changing preferences

2 januari 2010 | In parenting Self-indulgence | 4 Comments

A number of things are said to happen when you become a parent. One of these is the curious event of changing preferences: an unprecedented, radical and rather immediate switch in interests and priorities which, so it is said, is impossible to imagine beforehand. The last bit is usually added by people who are already parents, and with more than a detectable  hint of smugness. This smugness is earned by not sleeping very well.

(Topic for an another blogpost: the inflated case for first-hand  experience. When people say things like ”you had to be there” I often react ”Well, then you must not be telling it very well”. Not to their face, obviously. Also: don’t say ”this town is too small for me”, it has the metaphorical implication that you are in some important sense bigger than the people for which the town in question is not too small. Rather, say ”I’m not capable of flourishing in this environment”. Or, come to think of it: don’t say that either. You might get a short, sharp visit from the smack-fairy).

What’s interesting about changing preferences is that they muck rational decisions up a bit. If a travesty of the classical model of a rational person is correct, and a rational person is one who acts in accordance with his/her preferences: How can we make the decision that involves changing those preferences rationally? What preference is satisfied by my creating new preferences? It might be a meta-preference: for having preferences that are more easily satisfied, for instance. If you have a preference for chinese food, and there is no good place for chinese food where you live, and you wont move (what? I question your devotion to chinese food, sir) there is a case for you giving up on this preference. At least if you take the preference to be contingent on its own existence, i.e. if there are no preference independent reasons to care for chinese food.

If the change in preferences brought about by having a kid is radical and unforeseeable, it becomes even more difficult to make the decision rationally: you don’t know whether the preferences created will be easy to satisfy, nor what they will involve when it comes to changing your preferences for things that you know genuinely care about. In fact, you might even loose the preference (meta- or not) that made it seem like a rational decision in the first place.

Comparable decisions are to start caring about a sports-team or to use drugs. In particular the latter is comparable, since it has a tendency to consume other preferences. (The drug case is different insofar that it is very rarely a good idea).

What adds complexity to the child-case is that not only do you change your own preferences: you create a new subject of preferences and those are in a very real sense unpredictable in the long run.

Let the record show that so far, there has been a clear net gain in preference satisfaction, notably among the unforeseen ones (such as rekindling my interest for preference changes), and a non-significant loss of previous, important ones.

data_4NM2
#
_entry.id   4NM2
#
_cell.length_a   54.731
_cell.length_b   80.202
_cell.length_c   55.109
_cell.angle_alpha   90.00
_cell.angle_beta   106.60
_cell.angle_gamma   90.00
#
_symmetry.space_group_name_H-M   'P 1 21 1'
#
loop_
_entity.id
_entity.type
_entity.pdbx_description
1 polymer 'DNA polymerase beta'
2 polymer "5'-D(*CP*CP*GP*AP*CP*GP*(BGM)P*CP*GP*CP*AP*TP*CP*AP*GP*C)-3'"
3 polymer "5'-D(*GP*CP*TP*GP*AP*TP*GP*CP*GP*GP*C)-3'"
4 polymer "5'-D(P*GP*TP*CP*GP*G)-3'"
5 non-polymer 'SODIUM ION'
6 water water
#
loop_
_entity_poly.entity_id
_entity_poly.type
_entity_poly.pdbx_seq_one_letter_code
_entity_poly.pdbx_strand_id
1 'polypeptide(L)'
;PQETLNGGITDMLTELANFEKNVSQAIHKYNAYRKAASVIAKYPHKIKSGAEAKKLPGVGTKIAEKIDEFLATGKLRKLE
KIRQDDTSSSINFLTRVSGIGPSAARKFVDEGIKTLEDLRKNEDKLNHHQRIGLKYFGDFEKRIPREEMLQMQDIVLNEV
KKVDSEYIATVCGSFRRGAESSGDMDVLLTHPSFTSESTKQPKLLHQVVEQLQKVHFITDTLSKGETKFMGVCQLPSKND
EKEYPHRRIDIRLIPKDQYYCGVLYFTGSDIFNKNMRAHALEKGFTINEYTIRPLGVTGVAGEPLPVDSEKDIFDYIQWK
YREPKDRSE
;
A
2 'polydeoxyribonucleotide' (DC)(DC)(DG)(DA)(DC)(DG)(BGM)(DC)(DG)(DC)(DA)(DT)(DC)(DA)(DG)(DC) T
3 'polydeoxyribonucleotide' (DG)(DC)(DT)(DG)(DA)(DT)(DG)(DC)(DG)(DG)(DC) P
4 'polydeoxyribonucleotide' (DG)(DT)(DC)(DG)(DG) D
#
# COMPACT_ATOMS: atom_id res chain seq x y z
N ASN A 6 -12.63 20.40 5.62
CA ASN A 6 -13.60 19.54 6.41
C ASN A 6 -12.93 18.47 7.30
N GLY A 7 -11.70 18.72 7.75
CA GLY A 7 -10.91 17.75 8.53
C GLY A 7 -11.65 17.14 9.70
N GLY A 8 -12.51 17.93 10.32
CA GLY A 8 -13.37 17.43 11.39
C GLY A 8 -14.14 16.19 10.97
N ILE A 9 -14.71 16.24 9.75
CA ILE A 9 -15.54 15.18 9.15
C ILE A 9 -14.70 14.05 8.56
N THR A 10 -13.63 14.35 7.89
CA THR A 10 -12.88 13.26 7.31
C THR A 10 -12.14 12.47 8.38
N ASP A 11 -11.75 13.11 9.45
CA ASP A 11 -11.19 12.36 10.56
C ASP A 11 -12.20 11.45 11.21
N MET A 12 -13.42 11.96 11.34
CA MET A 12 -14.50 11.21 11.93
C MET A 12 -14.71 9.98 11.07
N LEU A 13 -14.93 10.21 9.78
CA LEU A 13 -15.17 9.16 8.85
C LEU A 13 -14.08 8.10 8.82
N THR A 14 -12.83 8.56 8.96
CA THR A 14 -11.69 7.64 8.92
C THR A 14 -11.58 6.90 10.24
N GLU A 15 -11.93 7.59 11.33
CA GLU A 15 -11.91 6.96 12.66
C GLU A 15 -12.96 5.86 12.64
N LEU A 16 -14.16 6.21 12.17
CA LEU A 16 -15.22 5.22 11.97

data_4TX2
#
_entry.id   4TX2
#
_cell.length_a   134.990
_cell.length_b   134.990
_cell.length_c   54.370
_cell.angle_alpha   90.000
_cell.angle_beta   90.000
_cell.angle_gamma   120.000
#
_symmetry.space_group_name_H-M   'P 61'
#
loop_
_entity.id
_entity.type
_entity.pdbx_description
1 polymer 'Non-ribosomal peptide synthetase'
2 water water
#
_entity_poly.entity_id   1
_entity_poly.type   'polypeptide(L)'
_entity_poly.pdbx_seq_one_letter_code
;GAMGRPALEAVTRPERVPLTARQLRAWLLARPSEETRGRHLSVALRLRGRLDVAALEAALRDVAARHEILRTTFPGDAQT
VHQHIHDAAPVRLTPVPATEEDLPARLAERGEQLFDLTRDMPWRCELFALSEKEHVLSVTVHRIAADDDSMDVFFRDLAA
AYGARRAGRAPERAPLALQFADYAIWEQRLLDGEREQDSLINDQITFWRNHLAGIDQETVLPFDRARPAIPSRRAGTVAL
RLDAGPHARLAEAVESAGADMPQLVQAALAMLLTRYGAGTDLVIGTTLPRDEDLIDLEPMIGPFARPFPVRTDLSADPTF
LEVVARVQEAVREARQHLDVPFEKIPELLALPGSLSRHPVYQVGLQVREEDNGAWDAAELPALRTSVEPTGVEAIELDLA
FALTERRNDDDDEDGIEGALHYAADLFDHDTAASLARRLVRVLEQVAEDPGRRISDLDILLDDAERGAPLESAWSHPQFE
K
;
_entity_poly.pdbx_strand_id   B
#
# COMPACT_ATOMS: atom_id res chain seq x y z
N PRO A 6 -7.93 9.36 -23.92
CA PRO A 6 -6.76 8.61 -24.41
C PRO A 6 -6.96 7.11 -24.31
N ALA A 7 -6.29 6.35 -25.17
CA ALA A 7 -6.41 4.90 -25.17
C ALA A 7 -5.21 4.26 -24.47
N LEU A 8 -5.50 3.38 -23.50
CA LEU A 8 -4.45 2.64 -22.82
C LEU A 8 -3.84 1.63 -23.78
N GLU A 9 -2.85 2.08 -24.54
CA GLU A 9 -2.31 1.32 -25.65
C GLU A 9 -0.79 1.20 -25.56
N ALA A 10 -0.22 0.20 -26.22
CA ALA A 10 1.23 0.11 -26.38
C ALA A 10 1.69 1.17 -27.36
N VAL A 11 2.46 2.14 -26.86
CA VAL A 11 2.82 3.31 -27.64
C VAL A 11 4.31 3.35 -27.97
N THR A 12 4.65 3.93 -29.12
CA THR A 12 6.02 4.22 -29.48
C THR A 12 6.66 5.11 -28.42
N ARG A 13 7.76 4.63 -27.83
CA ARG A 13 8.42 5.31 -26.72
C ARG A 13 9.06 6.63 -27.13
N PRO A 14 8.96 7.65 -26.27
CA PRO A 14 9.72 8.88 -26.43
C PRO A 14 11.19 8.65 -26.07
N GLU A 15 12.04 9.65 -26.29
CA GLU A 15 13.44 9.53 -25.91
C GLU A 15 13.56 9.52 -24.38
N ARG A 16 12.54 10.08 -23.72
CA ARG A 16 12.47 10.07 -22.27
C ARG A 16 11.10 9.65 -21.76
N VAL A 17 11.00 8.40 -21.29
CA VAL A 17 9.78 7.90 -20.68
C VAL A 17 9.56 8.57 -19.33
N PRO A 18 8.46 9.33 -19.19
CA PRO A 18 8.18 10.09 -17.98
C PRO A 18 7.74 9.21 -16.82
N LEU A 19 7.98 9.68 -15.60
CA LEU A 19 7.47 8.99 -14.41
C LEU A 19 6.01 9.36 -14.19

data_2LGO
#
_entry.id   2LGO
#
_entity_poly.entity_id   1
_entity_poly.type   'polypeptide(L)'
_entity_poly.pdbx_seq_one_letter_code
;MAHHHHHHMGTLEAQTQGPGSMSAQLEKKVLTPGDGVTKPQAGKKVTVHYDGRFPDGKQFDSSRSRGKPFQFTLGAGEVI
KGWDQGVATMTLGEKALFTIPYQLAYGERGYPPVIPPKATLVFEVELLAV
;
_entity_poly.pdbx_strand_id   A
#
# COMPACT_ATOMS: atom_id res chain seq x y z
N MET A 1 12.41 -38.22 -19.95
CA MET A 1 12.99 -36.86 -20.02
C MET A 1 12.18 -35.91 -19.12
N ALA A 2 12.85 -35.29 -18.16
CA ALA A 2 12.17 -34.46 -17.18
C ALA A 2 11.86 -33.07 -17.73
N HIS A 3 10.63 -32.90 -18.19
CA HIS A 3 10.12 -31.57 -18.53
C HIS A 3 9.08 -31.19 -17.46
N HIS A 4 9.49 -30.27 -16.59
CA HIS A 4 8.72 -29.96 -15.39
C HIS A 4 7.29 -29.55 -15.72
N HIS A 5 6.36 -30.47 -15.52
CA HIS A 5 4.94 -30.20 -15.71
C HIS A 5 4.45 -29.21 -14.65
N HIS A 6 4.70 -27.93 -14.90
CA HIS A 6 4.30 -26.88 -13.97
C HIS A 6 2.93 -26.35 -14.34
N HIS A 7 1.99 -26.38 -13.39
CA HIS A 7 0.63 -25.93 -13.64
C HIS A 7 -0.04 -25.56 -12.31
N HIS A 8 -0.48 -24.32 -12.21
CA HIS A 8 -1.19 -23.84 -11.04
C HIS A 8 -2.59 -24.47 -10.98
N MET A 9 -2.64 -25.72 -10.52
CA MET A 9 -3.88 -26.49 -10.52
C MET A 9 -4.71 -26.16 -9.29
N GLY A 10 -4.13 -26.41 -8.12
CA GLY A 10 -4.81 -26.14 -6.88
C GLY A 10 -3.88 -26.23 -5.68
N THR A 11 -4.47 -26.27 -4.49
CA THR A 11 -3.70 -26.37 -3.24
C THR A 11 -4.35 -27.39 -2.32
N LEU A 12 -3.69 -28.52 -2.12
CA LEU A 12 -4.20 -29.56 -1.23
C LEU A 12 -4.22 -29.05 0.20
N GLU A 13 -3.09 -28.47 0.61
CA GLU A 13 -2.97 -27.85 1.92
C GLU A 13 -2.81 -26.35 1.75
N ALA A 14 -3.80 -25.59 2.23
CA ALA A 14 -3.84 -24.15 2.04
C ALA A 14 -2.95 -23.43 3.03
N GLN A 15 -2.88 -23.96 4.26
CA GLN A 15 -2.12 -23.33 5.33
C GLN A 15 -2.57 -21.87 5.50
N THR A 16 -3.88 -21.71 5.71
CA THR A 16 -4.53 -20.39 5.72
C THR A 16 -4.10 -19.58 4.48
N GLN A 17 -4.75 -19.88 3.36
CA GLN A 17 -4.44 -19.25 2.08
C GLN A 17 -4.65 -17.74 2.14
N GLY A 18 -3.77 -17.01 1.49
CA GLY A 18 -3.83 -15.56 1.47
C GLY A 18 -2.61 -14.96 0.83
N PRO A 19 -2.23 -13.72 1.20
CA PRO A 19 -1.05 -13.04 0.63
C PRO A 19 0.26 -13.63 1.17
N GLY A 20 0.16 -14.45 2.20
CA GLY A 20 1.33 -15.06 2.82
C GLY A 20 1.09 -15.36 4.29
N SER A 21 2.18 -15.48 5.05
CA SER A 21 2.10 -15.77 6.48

4 Comments »

  1. David: Very interesting. This reminds of two brief discussions of mine (in Swedish):
    i) Is it desirable to start developing a preference for coffee? I hesitate.
    ii) Is it desirable to create a child (with new preferences)? This is a different question from asking how a child affects the parents’ preferences: it puts the focus on whether it is morally acceptable to bring a being with his or her own preferences into existence.

    Comment by Niclas — 02 januari 2010 #

  2. Thanks! Preference change is interesting, mainly because it bring out our intuitions, and sometimes confusions, about the precise nature of the relationship between preferences and our good. I guess suicide also qualifies as an interesting case in point, related to your discussion on the value/disvalue of preference satisfaction and frustration for existing and non-existing agents.
    I wrote my bachelor thesis on preferentialism, in fact, and it was while working on it that I started to develop a view on the concrete relation between pro-attitudes and valuable states, and also an attitudinal understanding of pleasure.

    Comment by david — 02 januari 2010 #

  3. I just saw this post–someone pointed me towards is because, as it happens, I wrote a paper just on this topic. One main difference is that I (unlike you) think experience should play a huge role.

    http://www.resphilosophica.org/resphil.2015.92.2.1/

    Comment by L. A. Paul — 19 november 2013 #

  4. Thanks for commenting! I recently found you’re paper, by Antti Kauppinens blogpost reply. But I don’t see the disagreement: I too believe that experience is what matters (I’m a hedonist after all). I just say it mucks up rational choice based on previous preferences (given an object-reading of the value of preference satisfaction). And stand by the claim that it’s the quality of the experiences of everyone concerned, even the hypothetical baby, that happen to stem to a large extent from the quality of the relations, that matters.

    Comment by david — 25 november 2013 #

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